What happens when an attractive 17-year-old girl enters a convent in upstate New York and begins to experience, just as Christ once did, bleeding from her hands, feet, and side? Hansen’s vivid and restrained novel, Mariette in Ecstasy, shows the turmoil these manifestations cause and the questions they raise about her sanity, integrity, and relationship with God. Among Hansen’s other fine novels is Exiles, which draws on a poem by Gerard Manley Hopkins.
11. Susan Howatch
Howatch’s series of novels about clergy in the English village of Starbridge might seem to be, on the surface, merely emotional potboilers. But their psychological exploration of the relationship between the spirit and the flesh provides an engrossing glimpse into the struggles of faith in the modern world. Her Anglican priests are not plaster-cast saints; they struggle against the temptations of power, status, and sex. Start with Glittering Images and Glamorous Powers.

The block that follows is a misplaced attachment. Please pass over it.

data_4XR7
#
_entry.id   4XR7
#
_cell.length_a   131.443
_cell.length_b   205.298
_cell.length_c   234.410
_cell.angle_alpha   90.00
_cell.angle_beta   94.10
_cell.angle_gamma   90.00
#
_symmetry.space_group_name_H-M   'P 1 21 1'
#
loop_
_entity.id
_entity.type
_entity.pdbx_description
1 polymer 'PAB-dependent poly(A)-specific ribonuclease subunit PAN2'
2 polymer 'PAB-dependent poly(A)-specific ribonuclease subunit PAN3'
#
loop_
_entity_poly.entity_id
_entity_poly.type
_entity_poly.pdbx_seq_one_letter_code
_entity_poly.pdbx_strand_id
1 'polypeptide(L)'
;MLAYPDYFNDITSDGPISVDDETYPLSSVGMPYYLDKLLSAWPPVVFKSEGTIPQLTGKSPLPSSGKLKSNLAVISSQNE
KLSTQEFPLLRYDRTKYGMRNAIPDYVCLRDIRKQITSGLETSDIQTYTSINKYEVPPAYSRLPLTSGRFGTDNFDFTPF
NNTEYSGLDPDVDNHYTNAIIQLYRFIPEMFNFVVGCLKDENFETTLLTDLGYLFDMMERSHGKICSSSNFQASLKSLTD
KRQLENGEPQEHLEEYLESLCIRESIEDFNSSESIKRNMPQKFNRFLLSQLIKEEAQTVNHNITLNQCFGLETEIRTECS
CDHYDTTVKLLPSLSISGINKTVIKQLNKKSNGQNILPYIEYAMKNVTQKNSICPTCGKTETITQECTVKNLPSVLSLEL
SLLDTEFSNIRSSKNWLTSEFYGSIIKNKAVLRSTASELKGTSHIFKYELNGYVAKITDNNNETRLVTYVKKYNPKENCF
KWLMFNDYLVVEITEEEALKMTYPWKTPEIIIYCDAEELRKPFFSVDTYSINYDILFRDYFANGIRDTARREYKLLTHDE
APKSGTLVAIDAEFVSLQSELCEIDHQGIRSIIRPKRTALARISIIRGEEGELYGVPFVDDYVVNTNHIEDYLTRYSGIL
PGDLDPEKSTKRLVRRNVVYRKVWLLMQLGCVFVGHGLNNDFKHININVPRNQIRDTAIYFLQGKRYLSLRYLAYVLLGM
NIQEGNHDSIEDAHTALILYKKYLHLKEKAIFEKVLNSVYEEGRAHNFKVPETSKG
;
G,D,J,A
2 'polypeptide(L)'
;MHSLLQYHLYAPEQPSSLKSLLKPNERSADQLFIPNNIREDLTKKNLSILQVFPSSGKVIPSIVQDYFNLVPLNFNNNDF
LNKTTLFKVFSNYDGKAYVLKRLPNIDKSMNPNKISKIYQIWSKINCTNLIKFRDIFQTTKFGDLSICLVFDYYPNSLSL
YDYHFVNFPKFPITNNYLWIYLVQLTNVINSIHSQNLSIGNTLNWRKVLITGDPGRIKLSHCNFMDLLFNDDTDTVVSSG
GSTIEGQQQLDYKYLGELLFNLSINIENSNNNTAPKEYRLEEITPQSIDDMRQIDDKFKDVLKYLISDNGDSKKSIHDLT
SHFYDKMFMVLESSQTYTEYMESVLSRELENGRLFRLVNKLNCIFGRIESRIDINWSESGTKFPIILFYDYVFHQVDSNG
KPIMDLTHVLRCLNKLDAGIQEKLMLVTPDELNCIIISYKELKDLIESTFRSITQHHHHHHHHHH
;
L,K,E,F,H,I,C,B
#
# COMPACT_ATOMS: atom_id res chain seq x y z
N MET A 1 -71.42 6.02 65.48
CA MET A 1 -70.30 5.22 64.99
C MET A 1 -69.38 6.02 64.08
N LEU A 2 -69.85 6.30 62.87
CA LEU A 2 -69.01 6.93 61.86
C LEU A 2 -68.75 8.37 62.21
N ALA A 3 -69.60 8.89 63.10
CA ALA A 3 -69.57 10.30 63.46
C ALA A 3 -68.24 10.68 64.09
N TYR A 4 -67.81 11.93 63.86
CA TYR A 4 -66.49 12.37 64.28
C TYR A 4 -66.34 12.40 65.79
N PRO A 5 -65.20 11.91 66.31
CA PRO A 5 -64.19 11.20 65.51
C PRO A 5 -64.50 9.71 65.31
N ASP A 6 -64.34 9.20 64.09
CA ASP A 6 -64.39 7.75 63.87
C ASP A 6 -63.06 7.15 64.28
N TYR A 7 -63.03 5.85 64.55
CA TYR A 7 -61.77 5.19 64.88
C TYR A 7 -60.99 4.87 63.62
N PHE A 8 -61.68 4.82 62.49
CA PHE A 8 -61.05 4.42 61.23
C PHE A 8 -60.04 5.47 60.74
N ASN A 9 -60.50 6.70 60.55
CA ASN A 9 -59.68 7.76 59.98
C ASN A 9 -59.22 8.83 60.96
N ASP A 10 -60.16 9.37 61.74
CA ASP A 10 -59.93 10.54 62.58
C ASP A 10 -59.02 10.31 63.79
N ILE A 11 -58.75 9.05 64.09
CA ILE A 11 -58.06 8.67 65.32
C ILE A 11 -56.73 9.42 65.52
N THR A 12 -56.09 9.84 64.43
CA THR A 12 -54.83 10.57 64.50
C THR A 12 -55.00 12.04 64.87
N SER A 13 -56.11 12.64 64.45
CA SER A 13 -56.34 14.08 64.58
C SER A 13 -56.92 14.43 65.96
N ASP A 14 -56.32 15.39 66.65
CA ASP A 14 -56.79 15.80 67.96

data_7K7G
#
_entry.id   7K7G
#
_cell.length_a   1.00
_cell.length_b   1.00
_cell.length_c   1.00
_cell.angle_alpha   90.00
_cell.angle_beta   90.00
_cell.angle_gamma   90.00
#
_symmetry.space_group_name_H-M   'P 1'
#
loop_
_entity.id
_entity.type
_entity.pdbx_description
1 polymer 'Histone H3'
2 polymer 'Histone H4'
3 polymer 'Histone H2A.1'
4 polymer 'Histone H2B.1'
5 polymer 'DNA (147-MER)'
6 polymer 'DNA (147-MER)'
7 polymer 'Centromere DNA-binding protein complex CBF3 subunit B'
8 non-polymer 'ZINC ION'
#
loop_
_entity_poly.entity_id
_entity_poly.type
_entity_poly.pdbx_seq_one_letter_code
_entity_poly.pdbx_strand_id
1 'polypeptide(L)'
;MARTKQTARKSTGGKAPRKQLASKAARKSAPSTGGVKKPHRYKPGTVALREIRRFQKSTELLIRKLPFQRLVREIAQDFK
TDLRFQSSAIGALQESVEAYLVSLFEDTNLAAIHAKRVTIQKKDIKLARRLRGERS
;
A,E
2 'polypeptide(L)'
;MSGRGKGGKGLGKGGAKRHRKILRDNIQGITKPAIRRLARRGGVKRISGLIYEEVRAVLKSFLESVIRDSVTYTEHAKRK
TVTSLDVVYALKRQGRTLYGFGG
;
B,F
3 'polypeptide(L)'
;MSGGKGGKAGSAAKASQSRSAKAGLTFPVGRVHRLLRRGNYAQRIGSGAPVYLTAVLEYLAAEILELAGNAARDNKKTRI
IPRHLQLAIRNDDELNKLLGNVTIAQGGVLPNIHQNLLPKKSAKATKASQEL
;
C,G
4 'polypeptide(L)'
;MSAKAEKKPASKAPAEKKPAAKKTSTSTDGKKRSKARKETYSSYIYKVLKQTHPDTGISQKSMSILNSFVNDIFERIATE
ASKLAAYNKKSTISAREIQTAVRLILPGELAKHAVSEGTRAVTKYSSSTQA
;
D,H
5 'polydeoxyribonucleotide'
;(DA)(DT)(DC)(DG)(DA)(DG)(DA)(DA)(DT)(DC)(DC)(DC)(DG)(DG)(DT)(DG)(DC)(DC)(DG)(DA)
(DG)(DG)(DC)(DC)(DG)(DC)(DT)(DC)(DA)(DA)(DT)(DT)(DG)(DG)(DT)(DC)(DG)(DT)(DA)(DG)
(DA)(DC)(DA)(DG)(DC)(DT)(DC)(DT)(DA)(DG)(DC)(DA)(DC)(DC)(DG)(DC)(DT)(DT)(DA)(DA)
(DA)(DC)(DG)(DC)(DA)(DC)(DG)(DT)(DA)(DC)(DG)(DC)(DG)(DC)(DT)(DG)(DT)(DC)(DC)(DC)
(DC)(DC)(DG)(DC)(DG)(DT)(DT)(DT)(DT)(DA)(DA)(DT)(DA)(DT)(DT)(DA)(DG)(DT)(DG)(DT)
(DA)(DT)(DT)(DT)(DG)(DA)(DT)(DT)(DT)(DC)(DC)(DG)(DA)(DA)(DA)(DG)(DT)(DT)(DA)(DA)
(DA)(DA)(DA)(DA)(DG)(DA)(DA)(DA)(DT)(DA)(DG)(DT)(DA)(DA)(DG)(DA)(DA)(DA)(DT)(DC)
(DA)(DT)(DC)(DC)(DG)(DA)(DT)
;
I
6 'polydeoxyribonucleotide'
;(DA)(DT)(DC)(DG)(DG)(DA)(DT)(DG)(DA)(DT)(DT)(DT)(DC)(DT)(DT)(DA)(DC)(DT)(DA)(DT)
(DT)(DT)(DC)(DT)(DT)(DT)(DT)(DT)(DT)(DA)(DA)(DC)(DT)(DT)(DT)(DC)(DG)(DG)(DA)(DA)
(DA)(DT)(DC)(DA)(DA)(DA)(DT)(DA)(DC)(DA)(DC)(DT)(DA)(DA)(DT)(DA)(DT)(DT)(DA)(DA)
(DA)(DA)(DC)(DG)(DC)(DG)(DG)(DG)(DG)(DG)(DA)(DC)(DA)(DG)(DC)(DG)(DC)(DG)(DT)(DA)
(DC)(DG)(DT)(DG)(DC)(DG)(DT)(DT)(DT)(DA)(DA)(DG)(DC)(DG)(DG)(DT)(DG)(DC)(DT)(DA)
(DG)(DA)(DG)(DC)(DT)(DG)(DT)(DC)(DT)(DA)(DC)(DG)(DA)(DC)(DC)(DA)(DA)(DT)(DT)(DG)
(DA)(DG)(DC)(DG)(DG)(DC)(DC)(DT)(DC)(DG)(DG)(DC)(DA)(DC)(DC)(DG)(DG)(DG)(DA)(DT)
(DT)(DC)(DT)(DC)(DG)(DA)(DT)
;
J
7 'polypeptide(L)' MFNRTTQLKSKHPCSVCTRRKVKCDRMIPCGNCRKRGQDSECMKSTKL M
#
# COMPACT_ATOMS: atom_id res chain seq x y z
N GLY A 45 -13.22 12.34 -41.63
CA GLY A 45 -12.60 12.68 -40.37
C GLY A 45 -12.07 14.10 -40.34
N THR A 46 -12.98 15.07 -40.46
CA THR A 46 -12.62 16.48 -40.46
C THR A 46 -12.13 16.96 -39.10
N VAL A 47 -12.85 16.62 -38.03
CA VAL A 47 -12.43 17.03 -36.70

12. C. S. Lewis
What can one say about Lewis that hasn’t already been said? His combination of a vigorous commitment to the reasonableness of faith and soaring creativity produced a body of work that has nourished and challenged innumerable readers. His effortless storytelling makes the gospel come alive in fresh ways. Start with The Chronicles of Narnia and The Great Divorce.
13. George MacDonald
George MacDonald’s writings combine a childlike sense of what is truly important and a rich sense of the mystery of holiness. In his fairy tales and his adult fiction, he sets forth a compelling vision of goodness and beauty. So powerful is that vision that Lewis wrote that one of MacDonald’s books “baptized his imagination.” Start with The Princess and the Goblin and At the Back of the North Wind.
14. François Mauriac
The many searingly introspective and psychologically probing works of this award-winning French novelist center on sin and grace. He uses the realities of the human condition as a springboard for profound theological musings in fictional form. Start with Vipers’ Tangle and Therese Desqueyroux.
15. Flannery O’Connor